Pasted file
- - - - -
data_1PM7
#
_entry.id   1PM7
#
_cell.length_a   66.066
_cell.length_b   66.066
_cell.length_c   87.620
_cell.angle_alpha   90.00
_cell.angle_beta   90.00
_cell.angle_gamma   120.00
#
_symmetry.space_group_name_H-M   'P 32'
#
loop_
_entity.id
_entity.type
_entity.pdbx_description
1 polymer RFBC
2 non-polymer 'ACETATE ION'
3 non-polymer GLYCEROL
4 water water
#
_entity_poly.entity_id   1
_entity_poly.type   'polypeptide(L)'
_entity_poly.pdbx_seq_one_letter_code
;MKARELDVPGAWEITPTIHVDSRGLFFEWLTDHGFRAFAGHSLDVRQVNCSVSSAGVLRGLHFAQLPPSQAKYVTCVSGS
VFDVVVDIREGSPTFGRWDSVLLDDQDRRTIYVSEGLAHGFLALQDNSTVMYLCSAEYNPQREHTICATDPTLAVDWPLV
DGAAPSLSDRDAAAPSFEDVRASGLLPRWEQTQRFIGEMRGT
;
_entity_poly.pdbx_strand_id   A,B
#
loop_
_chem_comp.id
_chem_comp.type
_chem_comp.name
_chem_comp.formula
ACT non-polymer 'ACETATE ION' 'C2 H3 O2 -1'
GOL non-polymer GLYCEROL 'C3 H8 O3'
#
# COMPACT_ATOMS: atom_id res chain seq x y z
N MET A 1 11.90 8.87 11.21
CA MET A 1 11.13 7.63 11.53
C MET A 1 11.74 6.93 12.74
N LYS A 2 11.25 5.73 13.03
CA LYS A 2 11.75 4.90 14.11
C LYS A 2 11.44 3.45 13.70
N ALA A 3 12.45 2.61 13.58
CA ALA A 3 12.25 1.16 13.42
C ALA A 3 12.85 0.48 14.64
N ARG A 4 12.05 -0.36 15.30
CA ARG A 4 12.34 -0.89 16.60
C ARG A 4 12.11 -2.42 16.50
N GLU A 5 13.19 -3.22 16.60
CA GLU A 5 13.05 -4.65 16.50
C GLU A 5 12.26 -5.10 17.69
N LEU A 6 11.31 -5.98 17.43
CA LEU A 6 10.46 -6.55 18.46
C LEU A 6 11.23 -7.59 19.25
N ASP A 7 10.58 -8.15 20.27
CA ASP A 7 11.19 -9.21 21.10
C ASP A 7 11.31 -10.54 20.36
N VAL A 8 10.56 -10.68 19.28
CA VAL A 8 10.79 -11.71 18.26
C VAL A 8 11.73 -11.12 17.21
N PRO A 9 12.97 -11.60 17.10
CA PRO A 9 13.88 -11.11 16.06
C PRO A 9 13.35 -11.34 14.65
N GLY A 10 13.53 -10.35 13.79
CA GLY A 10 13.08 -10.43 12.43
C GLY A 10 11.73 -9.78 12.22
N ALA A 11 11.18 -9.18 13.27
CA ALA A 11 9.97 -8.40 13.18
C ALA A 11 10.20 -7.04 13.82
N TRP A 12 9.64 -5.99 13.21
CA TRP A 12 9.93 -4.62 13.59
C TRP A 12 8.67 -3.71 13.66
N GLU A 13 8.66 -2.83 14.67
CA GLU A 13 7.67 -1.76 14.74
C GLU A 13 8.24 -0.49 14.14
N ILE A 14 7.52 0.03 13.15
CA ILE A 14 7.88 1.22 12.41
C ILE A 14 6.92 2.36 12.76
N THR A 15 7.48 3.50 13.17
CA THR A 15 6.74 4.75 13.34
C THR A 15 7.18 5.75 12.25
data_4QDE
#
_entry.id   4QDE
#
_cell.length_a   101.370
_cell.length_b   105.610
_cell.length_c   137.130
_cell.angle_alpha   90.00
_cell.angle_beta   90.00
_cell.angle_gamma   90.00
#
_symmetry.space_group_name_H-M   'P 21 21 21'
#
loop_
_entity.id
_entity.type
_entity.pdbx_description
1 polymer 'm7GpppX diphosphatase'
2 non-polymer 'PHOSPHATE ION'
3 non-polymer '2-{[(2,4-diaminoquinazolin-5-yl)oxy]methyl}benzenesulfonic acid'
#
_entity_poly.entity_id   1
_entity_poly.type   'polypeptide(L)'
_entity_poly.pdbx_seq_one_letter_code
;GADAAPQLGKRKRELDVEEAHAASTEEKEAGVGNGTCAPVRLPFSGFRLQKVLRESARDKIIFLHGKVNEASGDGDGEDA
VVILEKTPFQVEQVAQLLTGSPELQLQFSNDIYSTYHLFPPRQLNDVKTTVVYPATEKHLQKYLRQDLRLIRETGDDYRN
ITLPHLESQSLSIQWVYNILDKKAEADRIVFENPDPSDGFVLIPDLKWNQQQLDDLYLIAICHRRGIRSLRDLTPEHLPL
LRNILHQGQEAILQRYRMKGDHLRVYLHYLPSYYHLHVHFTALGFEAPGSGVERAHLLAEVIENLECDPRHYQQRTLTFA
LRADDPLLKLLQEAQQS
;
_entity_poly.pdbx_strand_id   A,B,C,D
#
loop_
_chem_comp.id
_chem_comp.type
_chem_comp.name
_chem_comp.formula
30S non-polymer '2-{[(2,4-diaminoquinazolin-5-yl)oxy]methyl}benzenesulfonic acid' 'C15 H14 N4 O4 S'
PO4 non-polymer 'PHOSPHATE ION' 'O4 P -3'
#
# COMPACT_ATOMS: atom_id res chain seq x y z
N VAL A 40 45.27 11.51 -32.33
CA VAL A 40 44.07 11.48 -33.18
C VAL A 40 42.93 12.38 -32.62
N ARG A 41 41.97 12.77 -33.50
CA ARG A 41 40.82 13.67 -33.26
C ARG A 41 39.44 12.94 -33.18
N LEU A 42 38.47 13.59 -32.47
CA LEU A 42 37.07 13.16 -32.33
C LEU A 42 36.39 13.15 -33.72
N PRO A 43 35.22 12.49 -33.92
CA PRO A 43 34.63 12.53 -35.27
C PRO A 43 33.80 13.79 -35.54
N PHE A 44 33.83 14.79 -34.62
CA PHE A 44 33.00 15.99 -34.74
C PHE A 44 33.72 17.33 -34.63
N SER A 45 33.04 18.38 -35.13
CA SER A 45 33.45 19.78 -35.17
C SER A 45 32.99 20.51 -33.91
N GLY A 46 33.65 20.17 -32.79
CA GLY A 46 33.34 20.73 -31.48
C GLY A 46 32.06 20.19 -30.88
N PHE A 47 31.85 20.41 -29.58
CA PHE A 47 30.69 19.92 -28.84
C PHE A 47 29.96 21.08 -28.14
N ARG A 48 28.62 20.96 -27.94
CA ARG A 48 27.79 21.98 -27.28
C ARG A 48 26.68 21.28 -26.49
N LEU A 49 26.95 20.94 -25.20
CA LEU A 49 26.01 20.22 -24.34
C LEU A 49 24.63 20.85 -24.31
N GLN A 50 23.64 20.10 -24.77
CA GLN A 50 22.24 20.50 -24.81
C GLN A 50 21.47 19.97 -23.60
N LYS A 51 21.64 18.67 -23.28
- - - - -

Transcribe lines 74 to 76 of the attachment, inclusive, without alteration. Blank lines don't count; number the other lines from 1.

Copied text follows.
N TRP A 12 9.64 -5.99 13.21
CA TRP A 12 9.93 -4.62 13.59
C TRP A 12 8.67 -3.71 13.66